Flowers and signs are seen at the Botanic Gardens in Christchurch, New Zealand, in a makeshift memorial March 18, 2019. Such memorials and prayer services could be found across the country and abroad after two mosque attacks in Christchurch, New Zealand, March 15 that left at least 50 people dead and 20 seriously injured. CNS photo/Edgar Su, Reuters

Glen Argan: Violence breeds in a world of indifference

By 
  • March 26, 2019

The mirage that mass shootings — such as the massacre of 50 Muslims at prayer in Christchurch, New Zealand — are isolated incidents long ago vaporized. While mass killings are performed by deranged individuals whose behaviour falls well outside social norms, they are societal phenomena with societal roots.

These slaughters are both diverse in whom they target and numerous enough that their roots extend deep into the soil of society. This is no mirage. While we are not a world of potential mass murderers, the disease underlying such violence affects the vast majority, if not all, of us.

The religion of personal autonomy which leads to the isolation, the power of technology which also isolates, the instability of familial relationships and the rejection of the transcendent ultimate dimension of life are all symptoms of this disease.

A 1999 document from the Vatican’s Council of Culture, “Towards a Pastoral Approach to Culture,” pointed out that today’s “cultural rootlessness” has many causes. This rootlessness “contributes to the loss of people’s social and cultural identity and dignity.” Nevertheless, every society draws its shape from a core religious myth, whether that myth be secularism or one oriented toward transcendence. Spirituality, the council asserted, is “the living core of culture.”

To be sure, one feature of current Western society is the straining toward spirituality. While traditional Christian churches attract a decreasing segment of the population, large numbers seek transcendence elsewhere.

The Catholic Church itself is in crisis, due not only to the clergy sexual abuse crisis and related coverups, but also to the clericalism and patriarchy which are unpalatable in our age. Our Church’s credibility is in shreds. Further, she has been unable to connect with the new spiritual desires.

This whole spectrum — from the growing number of mass murders to the Church’s self-immolation and resulting cultural impotence — should be named for what it is: diabolical. Although economic systems play a major role in the malaise, no worldly conspiracy can destabilize the Church and its influence on society.

Today, Western society needs an exorcism combined with a new infusion of participation in divine life mediated to us through Jesus Christ. This, too, is not a mirage.

Our society suffers from the deadly sin ancient monks called “acedia,” loosely defined as sloth, but better understood as indifference to God and things of the spirit. Ultimately, acedia is indifference to one’s eternal salvation. In the one suffering from acedia, joy is non-existent. Alienation is complete when one experiences no connection with God or other people.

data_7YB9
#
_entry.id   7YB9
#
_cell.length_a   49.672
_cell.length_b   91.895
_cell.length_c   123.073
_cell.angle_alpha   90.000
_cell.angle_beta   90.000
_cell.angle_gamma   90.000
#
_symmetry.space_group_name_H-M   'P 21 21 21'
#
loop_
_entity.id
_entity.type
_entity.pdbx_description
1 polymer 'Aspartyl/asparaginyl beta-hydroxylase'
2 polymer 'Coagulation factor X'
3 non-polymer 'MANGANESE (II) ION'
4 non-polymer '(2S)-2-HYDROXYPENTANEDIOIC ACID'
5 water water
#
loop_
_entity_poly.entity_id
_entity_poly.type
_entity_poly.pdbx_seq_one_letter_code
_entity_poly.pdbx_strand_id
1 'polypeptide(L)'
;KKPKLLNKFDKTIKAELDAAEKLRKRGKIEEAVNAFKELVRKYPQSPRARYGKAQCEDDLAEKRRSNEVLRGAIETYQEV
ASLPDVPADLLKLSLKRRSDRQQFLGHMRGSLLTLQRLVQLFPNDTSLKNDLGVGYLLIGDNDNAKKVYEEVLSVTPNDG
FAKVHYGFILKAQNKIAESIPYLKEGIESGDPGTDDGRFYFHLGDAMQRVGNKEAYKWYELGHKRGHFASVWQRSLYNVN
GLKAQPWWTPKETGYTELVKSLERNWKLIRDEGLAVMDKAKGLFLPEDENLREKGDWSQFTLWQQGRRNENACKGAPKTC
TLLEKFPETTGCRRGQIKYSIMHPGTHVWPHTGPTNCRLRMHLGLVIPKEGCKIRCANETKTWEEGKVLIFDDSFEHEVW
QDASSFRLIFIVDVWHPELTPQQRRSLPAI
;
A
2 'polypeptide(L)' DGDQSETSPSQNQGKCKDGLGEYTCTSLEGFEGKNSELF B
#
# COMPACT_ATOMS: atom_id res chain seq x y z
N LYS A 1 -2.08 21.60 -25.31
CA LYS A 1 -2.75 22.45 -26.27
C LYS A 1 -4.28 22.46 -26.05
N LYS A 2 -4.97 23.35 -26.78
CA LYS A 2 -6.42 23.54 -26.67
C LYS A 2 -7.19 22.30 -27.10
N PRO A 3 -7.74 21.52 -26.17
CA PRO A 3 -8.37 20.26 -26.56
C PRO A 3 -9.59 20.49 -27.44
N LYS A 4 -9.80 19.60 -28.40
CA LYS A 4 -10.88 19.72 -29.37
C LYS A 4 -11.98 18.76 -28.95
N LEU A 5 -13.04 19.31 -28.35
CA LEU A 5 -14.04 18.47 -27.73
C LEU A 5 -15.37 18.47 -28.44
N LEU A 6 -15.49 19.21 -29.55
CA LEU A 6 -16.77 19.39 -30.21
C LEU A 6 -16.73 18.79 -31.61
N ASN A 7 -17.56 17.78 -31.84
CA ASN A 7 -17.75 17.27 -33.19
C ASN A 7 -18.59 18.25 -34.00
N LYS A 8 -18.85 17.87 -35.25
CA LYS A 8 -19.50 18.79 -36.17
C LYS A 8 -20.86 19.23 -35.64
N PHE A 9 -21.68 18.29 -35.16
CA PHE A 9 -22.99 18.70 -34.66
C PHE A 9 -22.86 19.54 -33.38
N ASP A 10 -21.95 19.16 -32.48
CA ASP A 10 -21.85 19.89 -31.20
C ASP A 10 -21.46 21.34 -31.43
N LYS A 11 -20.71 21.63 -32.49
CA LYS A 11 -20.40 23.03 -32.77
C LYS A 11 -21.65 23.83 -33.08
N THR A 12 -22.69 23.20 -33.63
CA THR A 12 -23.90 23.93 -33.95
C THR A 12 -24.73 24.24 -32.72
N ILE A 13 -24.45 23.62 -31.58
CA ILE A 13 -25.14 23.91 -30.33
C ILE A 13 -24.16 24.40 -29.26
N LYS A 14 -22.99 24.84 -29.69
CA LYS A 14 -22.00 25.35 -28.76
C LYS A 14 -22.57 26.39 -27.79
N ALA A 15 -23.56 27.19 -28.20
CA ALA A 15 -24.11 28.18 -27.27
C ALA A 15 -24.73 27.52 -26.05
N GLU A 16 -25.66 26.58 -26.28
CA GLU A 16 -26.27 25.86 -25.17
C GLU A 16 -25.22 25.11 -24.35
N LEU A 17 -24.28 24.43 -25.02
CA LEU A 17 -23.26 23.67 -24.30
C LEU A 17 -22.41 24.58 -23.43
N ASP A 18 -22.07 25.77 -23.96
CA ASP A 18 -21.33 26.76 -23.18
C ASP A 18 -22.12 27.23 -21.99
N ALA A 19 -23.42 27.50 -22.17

In his book, The Noonday Devil, Benedictine Abbot Jean-Charles Nault calls acedia “the unnamed evil of our times.” It creeps through society leaving us not so much atheistic as indifferent.

Characterizing our society as suffering from acedia seems odd as ours may be the most action-oriented society of all time. But too often action is superficial, lacking any effort to stand in God’s presence. Thus acedia should not be identified with laziness — one may be busy 18 hours a day but still suffer from spiritual torpor. In fact, those people are even more likely to be spiritually sluggish.

To see our society — and ourselves — as stricken with acedia is to see ourselves as lacking in the central dimension of being human, the yearning to live in God’s image. To a greater or lesser extent, we see ourselves and others as objects bereft of an in-built relationality with other persons. If persons are objects, society as a communion of love is impossible. We are imprisoned in isolation.

For many, it is not so dire. We do have loving relationships, and many love God. But the tendency to acedia is present in the air we breathe and the desires that soak our hearts. In others, the tendency is desperate. Their acedia grows into hatred, anger and violence. They are the canaries in the coal mine who reveal the pollution that besets us all. The disease is not unique to them, just more pronounced.

The road to sanity and balance requires a commitment to a higher power. To lead meaningful lives, we face a relentless quest to live in God’s presence. Our lives must be marked by unceasing prayer. Whatever such prayer might mean for us, it is the way to put the noonday devil to flight and to respect the dignity of God and the dignity of being human.

(Glen Argan writes from Edmonton.)


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Unlike many other news websites, The Catholic Register has never charged readers for access to the news and information on our site. We want to keep our award-winning journalism as widely available as possible. But we need your help.

For more than 125 years, The Register has been a trusted source of faith based journalism. By making even a small donation you help ensure our future as an important voice in the Catholic Church. If you support the mission of Catholic journalism, please donate today. Thank you.